After Using Sirdar Yarn A Yarn Snob No More

I didn’t really notice it at first; it just sort of crept up on me. But, I’d turned into a yarn snob. I found myself only using hand dyed yarn for all my projects and refusing to knit with anything ‘down market’. Sirdar yarn showed me the error of my ways.

I’ve knitted ever since I can remember. When I was a child, my mother would give me odds and ends from her knitting projects, and I’d make do with these yarn remnants; just so long as I had yarn. I think back now to my early knitting days; the sweaters, scarves and mittens knitted together with a mixture of yarn types in a multitude of colors. It never bothered me that I had to use whatever I could get my hands on but as I grew up I could afford to buy my own balls and shanks of yarn, and I would finally knit something that someone else, apart from me, would wear.

A few years back I discovered hand spun and hand dyed yarns. It was love at first sight. Using these beautiful yarns brought so much enjoyment. I would scour every local yarn store and yarn festival looking for rare and unusual yarns. Without really realizing it, I was only using these exotic hand dyed yarns. I would dismiss yarns that I had used years before as being well, rather boring and ‘commercial’. In all honesty I’d turned into a yarn snob.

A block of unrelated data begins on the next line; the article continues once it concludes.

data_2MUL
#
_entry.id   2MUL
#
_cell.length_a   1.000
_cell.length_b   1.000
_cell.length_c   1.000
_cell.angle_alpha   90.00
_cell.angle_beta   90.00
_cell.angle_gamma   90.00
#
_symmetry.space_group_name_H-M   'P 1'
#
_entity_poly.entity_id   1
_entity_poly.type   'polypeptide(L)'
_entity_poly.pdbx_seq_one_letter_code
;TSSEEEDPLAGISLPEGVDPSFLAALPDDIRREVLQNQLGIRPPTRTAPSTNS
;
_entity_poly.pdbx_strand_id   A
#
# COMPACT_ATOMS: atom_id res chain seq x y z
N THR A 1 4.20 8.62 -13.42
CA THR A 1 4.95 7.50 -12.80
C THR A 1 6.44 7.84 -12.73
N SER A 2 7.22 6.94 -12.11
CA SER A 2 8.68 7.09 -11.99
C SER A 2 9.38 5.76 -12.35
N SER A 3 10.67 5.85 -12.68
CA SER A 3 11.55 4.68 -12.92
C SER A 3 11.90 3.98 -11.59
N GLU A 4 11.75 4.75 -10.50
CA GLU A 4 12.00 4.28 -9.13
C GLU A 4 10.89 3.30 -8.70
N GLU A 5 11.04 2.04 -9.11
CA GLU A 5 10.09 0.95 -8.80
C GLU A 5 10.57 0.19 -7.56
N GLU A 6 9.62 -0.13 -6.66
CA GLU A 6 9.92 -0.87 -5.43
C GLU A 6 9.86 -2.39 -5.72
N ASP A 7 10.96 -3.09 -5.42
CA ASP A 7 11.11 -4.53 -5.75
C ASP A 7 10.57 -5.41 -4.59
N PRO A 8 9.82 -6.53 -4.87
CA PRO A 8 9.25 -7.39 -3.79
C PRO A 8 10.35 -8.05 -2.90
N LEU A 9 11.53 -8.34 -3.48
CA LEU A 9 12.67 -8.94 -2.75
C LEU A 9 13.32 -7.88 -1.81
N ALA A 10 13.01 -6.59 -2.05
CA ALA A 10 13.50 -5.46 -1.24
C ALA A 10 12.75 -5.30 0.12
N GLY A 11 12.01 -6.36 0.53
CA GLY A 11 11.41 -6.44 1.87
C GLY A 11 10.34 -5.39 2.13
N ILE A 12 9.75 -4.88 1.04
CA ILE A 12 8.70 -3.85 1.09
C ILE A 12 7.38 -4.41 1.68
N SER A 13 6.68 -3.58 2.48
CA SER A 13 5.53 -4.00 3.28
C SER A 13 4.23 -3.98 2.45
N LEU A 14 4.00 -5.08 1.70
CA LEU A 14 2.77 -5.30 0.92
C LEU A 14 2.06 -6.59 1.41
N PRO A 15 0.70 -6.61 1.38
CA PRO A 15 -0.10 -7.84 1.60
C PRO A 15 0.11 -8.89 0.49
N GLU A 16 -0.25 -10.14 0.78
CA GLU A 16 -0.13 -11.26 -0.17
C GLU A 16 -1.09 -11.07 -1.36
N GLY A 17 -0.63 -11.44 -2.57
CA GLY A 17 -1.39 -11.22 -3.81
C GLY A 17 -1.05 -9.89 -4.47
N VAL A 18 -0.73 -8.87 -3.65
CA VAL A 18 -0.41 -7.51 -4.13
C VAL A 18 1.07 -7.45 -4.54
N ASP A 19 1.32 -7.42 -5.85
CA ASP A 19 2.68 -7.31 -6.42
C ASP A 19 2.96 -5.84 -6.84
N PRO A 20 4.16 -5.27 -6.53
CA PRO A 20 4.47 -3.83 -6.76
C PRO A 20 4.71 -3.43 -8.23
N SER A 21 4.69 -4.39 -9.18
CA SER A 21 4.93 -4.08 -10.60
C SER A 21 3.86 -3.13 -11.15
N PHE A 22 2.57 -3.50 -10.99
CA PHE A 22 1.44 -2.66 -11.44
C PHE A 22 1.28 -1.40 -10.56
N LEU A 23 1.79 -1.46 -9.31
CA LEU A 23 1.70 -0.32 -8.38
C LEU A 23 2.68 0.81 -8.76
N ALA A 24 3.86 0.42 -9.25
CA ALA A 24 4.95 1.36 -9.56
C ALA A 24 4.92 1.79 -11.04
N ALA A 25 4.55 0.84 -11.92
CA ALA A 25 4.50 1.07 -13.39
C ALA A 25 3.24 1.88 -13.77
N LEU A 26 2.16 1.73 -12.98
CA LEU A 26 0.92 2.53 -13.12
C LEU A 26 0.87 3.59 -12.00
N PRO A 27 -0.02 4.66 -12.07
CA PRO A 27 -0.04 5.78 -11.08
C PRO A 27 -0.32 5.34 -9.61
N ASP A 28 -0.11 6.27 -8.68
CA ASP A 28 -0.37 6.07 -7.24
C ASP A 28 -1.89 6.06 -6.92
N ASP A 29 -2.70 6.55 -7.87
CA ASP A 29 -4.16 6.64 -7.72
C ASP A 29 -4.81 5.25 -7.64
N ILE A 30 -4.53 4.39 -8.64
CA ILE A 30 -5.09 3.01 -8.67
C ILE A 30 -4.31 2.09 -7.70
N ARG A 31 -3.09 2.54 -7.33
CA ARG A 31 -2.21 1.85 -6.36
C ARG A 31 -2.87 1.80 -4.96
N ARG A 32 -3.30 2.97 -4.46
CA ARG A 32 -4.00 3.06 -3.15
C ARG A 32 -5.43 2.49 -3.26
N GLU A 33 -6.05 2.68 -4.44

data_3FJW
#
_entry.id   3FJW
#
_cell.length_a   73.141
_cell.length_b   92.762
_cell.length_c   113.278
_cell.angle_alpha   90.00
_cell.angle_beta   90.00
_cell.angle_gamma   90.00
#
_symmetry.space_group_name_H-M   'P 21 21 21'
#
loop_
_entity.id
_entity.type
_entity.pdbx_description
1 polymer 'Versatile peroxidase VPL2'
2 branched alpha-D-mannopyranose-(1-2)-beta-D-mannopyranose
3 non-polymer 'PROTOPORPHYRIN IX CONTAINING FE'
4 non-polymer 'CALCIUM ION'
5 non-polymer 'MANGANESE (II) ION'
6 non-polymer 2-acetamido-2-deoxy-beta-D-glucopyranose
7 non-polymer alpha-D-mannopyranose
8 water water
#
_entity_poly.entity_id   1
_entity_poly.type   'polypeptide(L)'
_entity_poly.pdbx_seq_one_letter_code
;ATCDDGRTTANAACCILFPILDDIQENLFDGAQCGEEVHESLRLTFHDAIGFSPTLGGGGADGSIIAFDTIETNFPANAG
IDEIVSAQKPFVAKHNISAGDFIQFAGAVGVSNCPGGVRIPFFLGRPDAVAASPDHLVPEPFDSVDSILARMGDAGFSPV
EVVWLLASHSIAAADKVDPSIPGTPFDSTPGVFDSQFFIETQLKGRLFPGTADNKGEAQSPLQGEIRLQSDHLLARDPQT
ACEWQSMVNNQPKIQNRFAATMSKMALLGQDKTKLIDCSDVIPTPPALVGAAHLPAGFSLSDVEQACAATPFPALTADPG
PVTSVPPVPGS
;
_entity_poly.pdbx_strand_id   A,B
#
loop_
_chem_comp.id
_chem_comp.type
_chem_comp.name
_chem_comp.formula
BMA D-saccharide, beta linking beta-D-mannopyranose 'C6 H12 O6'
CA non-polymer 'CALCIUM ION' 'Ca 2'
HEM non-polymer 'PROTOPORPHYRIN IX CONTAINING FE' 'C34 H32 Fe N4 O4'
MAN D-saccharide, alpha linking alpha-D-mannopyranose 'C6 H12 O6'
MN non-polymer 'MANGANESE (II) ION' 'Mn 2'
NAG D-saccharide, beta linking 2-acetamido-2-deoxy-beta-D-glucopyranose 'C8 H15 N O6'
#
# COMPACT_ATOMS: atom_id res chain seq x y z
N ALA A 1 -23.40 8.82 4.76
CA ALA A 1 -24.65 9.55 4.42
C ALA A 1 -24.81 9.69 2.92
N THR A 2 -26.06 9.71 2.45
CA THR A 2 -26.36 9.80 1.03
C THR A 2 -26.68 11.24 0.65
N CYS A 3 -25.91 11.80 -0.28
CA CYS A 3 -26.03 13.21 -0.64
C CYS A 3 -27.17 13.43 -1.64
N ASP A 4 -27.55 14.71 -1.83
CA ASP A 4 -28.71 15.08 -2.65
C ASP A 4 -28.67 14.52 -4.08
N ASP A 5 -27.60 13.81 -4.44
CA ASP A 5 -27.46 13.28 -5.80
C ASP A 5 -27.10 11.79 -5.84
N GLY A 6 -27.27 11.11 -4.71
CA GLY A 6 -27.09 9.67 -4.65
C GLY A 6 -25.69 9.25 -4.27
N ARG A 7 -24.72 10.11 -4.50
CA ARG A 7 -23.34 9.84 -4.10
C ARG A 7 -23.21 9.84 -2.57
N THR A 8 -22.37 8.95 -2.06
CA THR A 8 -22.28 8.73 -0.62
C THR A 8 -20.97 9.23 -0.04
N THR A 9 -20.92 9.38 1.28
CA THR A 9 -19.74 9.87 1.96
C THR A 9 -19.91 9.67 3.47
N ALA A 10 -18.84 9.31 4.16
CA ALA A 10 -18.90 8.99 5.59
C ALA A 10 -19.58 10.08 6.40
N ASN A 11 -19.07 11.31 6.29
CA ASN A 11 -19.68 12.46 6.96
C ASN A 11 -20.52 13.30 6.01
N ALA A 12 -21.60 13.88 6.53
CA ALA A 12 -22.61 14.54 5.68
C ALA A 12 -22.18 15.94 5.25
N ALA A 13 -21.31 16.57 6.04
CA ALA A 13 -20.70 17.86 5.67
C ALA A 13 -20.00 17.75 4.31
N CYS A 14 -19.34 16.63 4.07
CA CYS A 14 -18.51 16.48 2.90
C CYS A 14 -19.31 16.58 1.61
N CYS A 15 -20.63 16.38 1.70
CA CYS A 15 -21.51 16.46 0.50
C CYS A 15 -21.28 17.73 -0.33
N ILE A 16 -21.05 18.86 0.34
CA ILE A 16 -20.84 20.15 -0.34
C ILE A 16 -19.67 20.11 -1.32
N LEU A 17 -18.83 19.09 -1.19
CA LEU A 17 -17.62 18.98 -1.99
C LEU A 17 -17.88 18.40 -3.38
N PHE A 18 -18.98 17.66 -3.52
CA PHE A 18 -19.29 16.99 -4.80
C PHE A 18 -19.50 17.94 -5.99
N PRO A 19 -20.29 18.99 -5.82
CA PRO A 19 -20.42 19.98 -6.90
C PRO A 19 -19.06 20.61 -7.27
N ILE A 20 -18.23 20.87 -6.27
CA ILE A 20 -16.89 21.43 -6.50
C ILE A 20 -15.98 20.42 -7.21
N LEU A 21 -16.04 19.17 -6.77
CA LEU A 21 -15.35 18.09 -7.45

The wake up call when I was asked to crochet slippers for a friend of a friend’s wedding. The bride’s dress was pure white, and none of the natural fibers I found were ‘white enough’. With the sound of wedding bells rapidly approaching I sought, in desperation, a yarn to match. I scurried down to my local yarn store and it was there that it was suggested to me that I try a Sirdar yarn called ‘Snuggly Bubbly’. I didn’t really know very much about Sirdar yarn, but I learned that the company is English and has been producing yarn for eons.

The color of the yarn matched the wedding dress perfectly. The name of the Sirdar yarn was very apt; it’s incredibly soft, easy to handle, and is perfect for making baby hats, blankets, mittens, and booties. It’s also a very hypo allergenic yarn that is washable.

Just, so you know, the Sirdar Snuggly Bubbly yarn is 100% nylon and has a DK weight, though you can treat it as a sport weight for crochet work. It comes in a 50 gram ball with a length of 140 yards.

This Sirdar yarn was great fun. There’s enough texture to the yarn that it is not as slippery as it could be. It’s also slubbed, but unlike handspun slubs, these nubs/bumps are evenly spaced. It was easy to work with – I found it to be a very ‘bouncy’ yarn, so it was easy on my hands and wrists – and I finished the bridal slippers in no time.

I’ll definitely be using Sirdar yarn again sometime in the future and I’ll be using other yarns that aren’t hand spun and hand dyed. Me, a yarn snob? Never.